Establishing a research and teaching program in service science requires a multidisciplinary approach. It must combine knowledge about computing and technology with the social and cultural implications of how technology will be used in a specific business or societal service domain (or service system). I’m a computer scientist at heart and a proud member of the computer science community. I am very interested in how research advances in computer science can be made in order to impact something of importance (perhaps even change the world). I am fascinated by how these advances require understanding of and participation by people and society. Therefore, service science (as I understand it) is a very exciting area for me.

Most research to date has focused on service science with an underlying assumption that the service system or service is a business / profit service. Very broadly, I’m interested in service science in which the “business” domains are not-for-profit or community organizations. Most literature today assumes the services business is a profit-making entity. I will focus on the not-for-profit and community services organizations such as libraries, museums, healthcare facilities, etc. My initial investigations show that there are many interesting problems that come up in these contexts that are not prevalent in business environments.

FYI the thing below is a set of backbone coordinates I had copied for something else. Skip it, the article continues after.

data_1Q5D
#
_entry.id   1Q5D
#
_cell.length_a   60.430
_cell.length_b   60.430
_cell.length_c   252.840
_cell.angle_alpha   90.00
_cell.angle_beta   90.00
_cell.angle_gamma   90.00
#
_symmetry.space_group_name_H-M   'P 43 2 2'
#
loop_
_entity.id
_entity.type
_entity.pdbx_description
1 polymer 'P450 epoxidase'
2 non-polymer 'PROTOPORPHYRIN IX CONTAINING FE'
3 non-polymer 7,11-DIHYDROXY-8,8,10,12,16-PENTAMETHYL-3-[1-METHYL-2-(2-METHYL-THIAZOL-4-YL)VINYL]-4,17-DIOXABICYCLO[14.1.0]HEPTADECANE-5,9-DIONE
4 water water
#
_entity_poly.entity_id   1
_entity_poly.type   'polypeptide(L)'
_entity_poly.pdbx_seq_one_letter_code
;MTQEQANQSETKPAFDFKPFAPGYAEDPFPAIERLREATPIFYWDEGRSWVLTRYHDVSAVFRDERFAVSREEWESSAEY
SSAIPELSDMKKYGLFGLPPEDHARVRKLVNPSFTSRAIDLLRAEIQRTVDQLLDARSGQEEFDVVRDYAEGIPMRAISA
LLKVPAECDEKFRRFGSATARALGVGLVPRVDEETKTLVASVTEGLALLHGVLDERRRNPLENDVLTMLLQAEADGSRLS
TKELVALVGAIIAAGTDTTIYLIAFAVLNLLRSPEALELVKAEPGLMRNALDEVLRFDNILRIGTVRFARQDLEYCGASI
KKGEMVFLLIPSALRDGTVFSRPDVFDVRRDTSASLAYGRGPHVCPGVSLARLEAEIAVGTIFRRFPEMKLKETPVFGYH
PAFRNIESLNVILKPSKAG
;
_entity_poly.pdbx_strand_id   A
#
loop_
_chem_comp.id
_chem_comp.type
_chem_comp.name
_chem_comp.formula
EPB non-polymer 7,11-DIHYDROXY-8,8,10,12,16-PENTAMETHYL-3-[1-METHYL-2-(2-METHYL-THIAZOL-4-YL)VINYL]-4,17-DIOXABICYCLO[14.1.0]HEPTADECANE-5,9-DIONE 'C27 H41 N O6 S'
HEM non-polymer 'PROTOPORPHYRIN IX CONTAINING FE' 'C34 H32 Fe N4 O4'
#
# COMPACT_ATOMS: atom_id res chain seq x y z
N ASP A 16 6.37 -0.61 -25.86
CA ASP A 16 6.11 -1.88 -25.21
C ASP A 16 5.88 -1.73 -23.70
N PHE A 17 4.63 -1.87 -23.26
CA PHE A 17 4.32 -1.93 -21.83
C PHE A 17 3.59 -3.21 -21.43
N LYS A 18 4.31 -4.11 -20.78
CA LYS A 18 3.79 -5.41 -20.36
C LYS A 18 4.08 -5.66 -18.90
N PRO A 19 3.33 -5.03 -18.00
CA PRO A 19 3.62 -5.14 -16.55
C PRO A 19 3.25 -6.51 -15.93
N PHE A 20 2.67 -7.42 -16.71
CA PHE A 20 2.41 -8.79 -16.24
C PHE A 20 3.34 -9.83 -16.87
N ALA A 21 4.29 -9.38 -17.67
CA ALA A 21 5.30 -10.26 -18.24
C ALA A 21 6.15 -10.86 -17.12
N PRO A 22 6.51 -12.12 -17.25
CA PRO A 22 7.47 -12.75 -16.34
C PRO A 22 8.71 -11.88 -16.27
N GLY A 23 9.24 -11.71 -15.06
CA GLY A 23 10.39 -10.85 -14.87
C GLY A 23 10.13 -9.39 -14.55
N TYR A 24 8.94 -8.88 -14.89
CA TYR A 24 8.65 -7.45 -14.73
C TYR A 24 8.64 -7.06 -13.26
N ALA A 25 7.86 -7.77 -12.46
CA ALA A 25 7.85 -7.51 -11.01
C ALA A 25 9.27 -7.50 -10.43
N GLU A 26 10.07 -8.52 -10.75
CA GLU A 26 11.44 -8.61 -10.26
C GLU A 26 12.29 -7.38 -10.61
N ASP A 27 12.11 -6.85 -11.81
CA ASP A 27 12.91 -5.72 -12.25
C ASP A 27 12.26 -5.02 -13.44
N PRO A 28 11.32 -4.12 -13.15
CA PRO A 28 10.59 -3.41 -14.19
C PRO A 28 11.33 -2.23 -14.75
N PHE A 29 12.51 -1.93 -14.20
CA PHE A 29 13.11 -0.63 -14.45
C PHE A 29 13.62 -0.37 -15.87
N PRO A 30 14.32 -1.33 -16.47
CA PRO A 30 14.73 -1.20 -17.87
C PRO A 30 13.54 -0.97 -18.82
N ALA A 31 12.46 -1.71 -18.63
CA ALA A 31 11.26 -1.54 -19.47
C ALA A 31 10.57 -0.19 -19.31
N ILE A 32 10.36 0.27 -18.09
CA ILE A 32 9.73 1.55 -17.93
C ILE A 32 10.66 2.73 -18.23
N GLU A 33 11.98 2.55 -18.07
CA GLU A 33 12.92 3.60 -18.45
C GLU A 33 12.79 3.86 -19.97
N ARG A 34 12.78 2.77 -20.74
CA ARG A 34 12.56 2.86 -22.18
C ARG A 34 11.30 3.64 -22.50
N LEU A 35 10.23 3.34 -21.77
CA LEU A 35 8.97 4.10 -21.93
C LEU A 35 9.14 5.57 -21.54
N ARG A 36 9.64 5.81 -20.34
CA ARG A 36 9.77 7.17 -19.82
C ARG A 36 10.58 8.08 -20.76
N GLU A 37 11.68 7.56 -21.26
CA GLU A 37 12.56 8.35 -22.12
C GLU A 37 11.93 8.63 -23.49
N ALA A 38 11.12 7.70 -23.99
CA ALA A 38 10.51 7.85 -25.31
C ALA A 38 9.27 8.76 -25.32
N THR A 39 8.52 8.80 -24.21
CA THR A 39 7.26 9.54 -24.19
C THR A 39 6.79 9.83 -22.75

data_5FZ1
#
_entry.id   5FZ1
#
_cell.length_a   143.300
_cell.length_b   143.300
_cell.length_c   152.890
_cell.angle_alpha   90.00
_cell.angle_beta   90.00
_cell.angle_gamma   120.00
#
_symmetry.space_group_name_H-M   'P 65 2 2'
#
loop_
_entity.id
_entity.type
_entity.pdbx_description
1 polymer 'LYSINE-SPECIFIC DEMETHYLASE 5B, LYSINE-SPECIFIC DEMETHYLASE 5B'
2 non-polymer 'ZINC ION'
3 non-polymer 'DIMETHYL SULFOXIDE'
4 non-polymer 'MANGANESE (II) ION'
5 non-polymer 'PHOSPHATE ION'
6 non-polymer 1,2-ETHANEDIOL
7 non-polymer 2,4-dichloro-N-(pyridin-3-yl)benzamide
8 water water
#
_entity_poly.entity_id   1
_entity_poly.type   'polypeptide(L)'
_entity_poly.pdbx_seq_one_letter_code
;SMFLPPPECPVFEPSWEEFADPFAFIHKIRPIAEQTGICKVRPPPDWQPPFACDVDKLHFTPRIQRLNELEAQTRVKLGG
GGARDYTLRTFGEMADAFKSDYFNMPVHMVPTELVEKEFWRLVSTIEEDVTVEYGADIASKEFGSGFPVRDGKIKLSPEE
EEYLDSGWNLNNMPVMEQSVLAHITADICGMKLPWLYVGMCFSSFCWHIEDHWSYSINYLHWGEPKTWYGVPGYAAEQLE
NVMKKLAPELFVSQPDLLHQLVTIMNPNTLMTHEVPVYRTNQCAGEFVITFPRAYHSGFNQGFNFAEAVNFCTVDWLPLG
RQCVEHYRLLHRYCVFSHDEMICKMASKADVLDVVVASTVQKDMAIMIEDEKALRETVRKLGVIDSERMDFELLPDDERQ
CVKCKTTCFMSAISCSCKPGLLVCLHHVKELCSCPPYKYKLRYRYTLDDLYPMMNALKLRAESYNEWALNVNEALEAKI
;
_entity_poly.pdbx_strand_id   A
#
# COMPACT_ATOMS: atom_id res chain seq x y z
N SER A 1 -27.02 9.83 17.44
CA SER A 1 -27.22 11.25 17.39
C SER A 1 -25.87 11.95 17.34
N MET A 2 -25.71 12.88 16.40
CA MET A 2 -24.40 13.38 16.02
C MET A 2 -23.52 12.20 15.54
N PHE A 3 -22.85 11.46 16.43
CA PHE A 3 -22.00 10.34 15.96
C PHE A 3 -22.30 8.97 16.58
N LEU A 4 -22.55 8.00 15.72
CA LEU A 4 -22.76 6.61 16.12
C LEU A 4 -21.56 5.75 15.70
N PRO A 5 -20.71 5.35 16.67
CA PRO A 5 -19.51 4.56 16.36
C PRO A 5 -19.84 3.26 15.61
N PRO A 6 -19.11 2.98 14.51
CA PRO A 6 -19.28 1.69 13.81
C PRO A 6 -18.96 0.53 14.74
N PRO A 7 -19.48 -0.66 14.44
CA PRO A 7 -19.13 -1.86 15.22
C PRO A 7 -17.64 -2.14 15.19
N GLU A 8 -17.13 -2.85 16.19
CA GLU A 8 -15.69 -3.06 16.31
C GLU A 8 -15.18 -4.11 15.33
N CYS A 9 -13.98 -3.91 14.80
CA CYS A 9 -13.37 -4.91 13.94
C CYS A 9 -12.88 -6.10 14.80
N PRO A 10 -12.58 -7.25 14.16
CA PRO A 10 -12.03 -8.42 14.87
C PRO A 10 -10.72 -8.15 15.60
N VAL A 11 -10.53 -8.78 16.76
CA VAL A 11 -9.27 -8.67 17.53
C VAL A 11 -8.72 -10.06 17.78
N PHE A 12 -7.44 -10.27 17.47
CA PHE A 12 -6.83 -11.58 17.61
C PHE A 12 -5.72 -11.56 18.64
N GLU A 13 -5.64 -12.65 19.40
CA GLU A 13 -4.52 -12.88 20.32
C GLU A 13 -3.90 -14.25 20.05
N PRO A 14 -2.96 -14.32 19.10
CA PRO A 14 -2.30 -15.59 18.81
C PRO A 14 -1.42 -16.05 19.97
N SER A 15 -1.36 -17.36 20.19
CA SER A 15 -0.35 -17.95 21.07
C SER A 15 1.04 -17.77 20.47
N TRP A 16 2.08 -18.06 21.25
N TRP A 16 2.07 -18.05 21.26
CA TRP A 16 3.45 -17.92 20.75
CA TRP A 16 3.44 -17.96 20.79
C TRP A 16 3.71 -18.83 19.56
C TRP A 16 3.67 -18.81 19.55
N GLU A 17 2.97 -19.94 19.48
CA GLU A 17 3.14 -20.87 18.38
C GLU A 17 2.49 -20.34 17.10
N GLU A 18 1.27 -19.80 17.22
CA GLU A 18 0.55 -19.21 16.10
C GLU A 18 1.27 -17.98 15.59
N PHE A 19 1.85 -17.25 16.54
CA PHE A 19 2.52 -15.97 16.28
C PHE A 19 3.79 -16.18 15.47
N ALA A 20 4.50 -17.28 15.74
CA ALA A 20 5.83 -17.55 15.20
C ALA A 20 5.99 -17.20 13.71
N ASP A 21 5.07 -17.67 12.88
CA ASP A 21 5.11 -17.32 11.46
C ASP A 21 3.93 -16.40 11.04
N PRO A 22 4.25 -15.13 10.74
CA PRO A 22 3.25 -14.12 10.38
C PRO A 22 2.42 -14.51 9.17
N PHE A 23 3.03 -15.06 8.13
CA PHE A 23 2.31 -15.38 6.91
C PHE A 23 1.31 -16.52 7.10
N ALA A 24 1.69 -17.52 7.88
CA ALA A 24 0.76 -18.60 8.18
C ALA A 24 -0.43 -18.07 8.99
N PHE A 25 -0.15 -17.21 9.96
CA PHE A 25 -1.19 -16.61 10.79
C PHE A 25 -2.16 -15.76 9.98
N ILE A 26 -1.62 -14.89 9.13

So, that’s a start … within this framework, I’ve identified several interesting problems that I will blog about in future posts.

Thursday, January 31, 2008

Why Blog?

When I started this new career, I decided I was going to blog ... about the transition, about my work, about my experiences. I wasn't sure why I was blogging. I just knew I was going to do it.

My first post was easy. I wanted students to know about the course I was teaching on "service science". I had already prepared a document to help me organize what I was going to say at a meeting organized by Eric Yu for FIS students to learn about Winter 08 elective courses. The document I prepared had a bit about my background, service science, and the course. When only a few students attended the session, I decided to post the course information from that document on a blog so I could point students to the post if they wanted more information.

Since then, I've had a few ideas about what I might blog about but I've hesitated. I was still not sure why I was blogging.

My second post was about the blogging seminar I attended at the FIS Inforum (the Inforum a tremendous jewel of a resource in FIS). In that blog post, I linked to the author of a book that related to a Book Chapter I'm contributing to with colleagues at the University of Alberta. In a phone conference with them, I mentioned the book and they asked me to send the link. Instead, I sent the link to my blog post! In return, I received a thoughtful comment from my colleague and one of my academic mentors, Eleni Stroulia, to my third post in which I attempted to compare my IBM (industry) career with my (new) academic one.